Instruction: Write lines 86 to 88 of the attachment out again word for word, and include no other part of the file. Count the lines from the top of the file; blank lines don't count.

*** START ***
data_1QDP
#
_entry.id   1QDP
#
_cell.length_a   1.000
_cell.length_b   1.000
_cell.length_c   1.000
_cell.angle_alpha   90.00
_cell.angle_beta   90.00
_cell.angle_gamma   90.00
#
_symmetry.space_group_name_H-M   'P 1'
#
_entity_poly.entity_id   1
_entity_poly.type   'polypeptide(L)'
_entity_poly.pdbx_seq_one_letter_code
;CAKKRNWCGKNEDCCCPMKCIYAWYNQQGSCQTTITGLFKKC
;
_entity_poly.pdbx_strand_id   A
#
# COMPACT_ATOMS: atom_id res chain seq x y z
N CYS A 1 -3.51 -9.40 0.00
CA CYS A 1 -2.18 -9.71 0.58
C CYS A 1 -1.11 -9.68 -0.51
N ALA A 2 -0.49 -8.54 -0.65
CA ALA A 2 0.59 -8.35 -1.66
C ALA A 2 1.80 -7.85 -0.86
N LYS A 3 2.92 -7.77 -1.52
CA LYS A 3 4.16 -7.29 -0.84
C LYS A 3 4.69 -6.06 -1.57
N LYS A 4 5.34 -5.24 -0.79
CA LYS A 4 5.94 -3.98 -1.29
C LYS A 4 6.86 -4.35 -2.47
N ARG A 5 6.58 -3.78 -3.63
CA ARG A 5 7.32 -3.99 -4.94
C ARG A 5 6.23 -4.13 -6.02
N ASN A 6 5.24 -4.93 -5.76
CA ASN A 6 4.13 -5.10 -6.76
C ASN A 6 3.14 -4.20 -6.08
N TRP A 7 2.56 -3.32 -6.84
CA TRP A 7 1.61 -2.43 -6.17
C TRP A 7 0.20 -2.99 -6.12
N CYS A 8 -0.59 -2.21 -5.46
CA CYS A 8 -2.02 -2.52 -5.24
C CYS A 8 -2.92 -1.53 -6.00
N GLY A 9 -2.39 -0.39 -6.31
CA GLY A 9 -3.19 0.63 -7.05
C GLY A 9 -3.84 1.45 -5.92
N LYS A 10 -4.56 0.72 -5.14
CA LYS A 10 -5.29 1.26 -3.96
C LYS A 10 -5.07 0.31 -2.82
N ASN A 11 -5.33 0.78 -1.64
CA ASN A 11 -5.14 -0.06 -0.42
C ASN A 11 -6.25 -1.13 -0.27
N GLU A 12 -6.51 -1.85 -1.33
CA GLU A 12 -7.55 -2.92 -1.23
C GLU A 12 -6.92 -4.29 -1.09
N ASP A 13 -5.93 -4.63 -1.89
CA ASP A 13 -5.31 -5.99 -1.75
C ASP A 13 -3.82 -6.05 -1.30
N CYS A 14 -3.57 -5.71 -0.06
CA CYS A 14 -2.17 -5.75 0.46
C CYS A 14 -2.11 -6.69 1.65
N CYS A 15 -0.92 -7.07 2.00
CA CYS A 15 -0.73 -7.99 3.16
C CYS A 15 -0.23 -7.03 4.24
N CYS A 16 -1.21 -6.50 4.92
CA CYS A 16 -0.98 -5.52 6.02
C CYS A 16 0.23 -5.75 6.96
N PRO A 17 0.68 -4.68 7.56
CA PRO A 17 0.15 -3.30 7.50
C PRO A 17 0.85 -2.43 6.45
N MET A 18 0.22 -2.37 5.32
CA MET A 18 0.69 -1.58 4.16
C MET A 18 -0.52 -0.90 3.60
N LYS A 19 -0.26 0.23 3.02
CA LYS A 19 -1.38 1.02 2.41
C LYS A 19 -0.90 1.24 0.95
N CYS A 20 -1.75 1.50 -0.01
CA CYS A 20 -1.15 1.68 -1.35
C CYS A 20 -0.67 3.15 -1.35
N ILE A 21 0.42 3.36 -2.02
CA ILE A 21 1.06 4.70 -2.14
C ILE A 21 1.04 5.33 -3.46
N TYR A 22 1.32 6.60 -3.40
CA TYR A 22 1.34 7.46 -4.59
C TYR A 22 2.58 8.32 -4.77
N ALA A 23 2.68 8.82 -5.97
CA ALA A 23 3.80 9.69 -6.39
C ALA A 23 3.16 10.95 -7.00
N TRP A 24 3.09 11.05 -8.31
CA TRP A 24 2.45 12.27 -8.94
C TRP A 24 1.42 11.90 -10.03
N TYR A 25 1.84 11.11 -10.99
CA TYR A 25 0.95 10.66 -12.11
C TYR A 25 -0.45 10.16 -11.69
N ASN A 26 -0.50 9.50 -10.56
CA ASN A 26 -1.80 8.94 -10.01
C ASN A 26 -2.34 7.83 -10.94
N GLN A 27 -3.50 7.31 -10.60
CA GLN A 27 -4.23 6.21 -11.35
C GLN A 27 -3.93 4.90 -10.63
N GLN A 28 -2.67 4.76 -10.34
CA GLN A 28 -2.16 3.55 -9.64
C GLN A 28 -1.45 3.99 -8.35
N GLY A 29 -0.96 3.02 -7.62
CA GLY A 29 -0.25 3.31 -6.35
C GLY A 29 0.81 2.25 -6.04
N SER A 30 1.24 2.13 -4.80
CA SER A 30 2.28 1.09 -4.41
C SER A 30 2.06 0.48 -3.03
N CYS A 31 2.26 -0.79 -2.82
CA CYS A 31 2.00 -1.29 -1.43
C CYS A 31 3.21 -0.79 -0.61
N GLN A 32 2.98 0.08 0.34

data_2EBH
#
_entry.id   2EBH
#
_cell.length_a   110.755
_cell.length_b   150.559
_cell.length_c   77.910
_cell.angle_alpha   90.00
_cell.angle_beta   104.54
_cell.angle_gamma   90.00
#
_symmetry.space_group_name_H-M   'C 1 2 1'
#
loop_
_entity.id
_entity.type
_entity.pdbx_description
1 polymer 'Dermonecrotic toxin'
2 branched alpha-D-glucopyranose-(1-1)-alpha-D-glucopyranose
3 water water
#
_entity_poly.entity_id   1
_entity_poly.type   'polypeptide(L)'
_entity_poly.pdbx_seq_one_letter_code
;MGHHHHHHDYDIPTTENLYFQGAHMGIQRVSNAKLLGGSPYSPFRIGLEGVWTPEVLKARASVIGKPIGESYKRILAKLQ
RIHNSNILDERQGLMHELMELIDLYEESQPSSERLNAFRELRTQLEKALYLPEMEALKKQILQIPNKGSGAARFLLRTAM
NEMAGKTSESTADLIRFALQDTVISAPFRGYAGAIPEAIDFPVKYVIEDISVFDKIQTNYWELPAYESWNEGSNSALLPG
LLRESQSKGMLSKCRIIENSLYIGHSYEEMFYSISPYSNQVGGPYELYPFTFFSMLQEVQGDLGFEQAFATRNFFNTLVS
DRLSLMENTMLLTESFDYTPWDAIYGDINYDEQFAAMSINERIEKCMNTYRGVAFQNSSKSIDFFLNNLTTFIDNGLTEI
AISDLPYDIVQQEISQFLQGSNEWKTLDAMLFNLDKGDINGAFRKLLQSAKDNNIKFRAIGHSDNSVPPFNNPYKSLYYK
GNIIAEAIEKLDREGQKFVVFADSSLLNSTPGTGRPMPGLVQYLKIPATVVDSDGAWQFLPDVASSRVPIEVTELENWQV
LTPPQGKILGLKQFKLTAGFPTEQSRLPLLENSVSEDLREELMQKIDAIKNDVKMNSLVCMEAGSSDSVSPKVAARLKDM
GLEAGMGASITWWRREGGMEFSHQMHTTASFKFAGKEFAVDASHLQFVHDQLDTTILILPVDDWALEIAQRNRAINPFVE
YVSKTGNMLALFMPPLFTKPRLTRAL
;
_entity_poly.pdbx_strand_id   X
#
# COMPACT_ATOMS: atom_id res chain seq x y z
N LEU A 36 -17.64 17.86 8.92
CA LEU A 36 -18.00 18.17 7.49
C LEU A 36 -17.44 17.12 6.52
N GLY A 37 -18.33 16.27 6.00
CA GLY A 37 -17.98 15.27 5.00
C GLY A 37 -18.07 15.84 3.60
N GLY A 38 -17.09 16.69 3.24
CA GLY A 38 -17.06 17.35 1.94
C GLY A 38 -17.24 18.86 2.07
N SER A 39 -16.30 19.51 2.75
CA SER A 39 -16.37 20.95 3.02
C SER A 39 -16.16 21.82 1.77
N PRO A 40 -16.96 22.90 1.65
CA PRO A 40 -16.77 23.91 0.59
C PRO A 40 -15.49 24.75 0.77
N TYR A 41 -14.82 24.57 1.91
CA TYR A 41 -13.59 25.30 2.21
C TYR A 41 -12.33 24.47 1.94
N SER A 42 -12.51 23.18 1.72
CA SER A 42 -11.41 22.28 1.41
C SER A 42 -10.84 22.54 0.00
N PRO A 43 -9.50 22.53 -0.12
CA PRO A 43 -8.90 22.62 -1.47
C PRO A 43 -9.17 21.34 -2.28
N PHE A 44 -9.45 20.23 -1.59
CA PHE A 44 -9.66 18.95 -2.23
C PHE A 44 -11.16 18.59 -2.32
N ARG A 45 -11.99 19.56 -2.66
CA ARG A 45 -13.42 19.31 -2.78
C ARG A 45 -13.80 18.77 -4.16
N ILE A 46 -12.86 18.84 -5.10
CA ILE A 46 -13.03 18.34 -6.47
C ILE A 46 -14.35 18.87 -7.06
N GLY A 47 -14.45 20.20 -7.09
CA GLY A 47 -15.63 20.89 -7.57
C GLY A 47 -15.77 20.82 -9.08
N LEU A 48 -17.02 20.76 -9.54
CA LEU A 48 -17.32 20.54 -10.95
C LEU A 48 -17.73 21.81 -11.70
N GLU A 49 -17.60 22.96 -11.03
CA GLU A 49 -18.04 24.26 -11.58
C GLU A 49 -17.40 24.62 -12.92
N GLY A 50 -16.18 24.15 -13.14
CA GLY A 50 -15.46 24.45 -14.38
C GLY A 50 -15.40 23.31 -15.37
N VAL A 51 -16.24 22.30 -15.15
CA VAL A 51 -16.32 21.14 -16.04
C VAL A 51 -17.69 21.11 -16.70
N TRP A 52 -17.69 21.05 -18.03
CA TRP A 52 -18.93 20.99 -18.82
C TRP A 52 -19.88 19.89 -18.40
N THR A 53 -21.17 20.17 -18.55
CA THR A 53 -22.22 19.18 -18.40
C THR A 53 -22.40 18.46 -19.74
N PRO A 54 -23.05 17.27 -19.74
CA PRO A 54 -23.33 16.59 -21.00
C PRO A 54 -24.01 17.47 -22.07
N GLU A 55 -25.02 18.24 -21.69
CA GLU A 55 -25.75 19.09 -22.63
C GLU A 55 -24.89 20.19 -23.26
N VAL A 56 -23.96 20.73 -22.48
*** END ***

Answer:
CA TYR A 22 1.34 7.46 -4.59
C TYR A 22 2.58 8.32 -4.77
N ALA A 23 2.68 8.82 -5.97